The horrors of at the fictional Overlook Hotel have likely driven down offseason bookings at scenic lodges for a generation. Here's hoping the sequel will allow a bit of thaw for the industry.
Stephen King, the bestselling American horror writer, announced today that he will publish a sequel to one of his most popular novels, The Shining.
The long-awaited sequel, titled Doctor Sleep, follows the story of Danny Torrance, the young boy who survived the horrific events in the Overlook Hotel.
The 64 year-old multi-award winning author announced on his official website today that it will be published on September 24 next year, 36 years after the original was published.
Tonight fans took to the internet to express their delight at the prospect of the new novel, which follows Danny into adulthood.
It centre around him as a hospice worker who helps his patients die painlessly while also fighting a group of psychic vampires.
Now a middle-aged man and aided by a prescient cat, he becomes “Doctor Sleep” who meets a “very special 12-year-old girl” he must “save from a tribe of murderous paranormals”.
The Shining was King’s third novel and has sold more than a million copies since it was first published in 1977.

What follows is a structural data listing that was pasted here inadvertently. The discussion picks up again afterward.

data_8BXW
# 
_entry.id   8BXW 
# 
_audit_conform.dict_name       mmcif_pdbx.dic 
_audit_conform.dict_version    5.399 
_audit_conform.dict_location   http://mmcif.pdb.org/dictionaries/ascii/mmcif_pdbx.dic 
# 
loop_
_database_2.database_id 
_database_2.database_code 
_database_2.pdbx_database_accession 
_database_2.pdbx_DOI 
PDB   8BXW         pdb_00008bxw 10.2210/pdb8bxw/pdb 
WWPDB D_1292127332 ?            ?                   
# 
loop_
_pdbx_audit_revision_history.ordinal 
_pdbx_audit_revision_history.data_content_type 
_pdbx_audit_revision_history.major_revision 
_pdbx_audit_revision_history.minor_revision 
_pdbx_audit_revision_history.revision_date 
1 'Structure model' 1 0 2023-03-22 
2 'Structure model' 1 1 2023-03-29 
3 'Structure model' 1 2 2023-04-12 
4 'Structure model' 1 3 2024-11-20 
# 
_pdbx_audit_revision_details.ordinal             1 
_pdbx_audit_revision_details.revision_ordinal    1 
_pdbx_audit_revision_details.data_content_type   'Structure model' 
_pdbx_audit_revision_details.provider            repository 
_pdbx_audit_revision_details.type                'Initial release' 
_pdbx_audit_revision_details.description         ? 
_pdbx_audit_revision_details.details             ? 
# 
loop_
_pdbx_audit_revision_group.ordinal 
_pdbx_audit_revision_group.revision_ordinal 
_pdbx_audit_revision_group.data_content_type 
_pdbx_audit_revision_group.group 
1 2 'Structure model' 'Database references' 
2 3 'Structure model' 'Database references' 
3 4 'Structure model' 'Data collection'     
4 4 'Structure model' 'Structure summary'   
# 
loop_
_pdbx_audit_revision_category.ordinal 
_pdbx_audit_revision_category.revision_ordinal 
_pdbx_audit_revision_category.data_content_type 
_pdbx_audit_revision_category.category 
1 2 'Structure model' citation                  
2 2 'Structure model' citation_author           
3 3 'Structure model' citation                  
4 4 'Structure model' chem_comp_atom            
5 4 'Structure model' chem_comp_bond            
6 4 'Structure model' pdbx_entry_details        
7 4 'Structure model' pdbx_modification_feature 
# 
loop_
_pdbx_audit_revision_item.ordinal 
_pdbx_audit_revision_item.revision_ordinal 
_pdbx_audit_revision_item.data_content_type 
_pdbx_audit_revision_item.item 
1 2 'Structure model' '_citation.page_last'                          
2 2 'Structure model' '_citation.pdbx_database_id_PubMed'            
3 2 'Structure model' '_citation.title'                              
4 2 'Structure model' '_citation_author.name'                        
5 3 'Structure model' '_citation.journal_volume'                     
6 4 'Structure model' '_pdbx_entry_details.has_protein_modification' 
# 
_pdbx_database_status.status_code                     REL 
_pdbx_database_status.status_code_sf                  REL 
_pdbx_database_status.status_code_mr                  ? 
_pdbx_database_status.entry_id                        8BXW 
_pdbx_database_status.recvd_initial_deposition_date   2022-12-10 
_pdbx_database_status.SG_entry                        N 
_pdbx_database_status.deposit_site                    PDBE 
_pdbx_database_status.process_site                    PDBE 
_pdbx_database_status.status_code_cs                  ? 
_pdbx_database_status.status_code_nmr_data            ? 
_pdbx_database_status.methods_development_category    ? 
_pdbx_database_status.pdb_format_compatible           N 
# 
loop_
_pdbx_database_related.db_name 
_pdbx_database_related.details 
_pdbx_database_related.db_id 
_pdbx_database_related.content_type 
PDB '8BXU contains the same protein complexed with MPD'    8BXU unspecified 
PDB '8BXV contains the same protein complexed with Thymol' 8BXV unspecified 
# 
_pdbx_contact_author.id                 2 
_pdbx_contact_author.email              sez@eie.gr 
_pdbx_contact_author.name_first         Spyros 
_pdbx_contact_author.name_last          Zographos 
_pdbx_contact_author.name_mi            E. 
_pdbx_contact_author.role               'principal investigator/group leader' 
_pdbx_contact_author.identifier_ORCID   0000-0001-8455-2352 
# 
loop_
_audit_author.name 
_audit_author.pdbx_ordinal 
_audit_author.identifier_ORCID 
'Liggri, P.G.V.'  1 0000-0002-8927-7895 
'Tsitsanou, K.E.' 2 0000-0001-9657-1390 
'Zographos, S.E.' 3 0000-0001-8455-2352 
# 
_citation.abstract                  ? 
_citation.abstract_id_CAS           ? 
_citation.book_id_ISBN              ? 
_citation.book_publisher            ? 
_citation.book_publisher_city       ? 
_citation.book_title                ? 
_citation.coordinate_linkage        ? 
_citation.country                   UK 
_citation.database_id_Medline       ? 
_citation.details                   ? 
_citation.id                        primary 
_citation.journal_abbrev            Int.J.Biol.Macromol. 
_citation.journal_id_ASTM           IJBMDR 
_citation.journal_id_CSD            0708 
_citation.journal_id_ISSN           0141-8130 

One of King’s most loved works, it was adapted into a Hollywood film three years later, which was produced and directed by the late Stanley Kubrick and starred Jack Nicholson.
The Shining told the story of the Torrance family, who moved to the Overlook Hotel in the Colorado mountains, where father Jack is to act as caretaker over a long winter.
Jack Torrance, a writer who was played by Nicholson in the film, then becomes possessed by the evil spirits in the hotel and attacks his family.
But the young Danny, whose psychic abilities strengthened the hotel’s ghosts, eventually manages to escape with his mother Wendy.
King disclosed the sequel will take up the story when Dan is middle-aged after “drifting for decades, desperate to shed his father’s legacy of despair, alcoholism, and violence”.
The book opens with him settling in a New Hampshire town and taking a job at a nursing home where his “shining” power helps him comfort the dying.
Known by the local people as “Doctor Sleep”, Dan comes into contact with Abra Stone, a 12-year-old who has “the brightest shining ever seen”.
He also “runs afoul of a gang of wandering psychic vampires who feed on people’s energy”.
A spokesman for King’s British UK publisher, Hodder and Stoughton, last night said Doctor Sleep would return to the “characters and territory” of the original novel.
“This is an epic war between good and evil, a gory, glorious story that will thrill the millions of hyper-devoted readers of The Shining and wildly satisfy anyone new to the territory of this icon in the King canon,” he added.
Tonight fans posted on the official King website and Twitter to express their excitement at the news.
King, who lives in Maine with his author wife Tabitha, has written more than 50 novels, which have sold at least 350 million copies and is worth an estimated £250 million.
Many of the father-of three’s works have been adapted into films or television movies.
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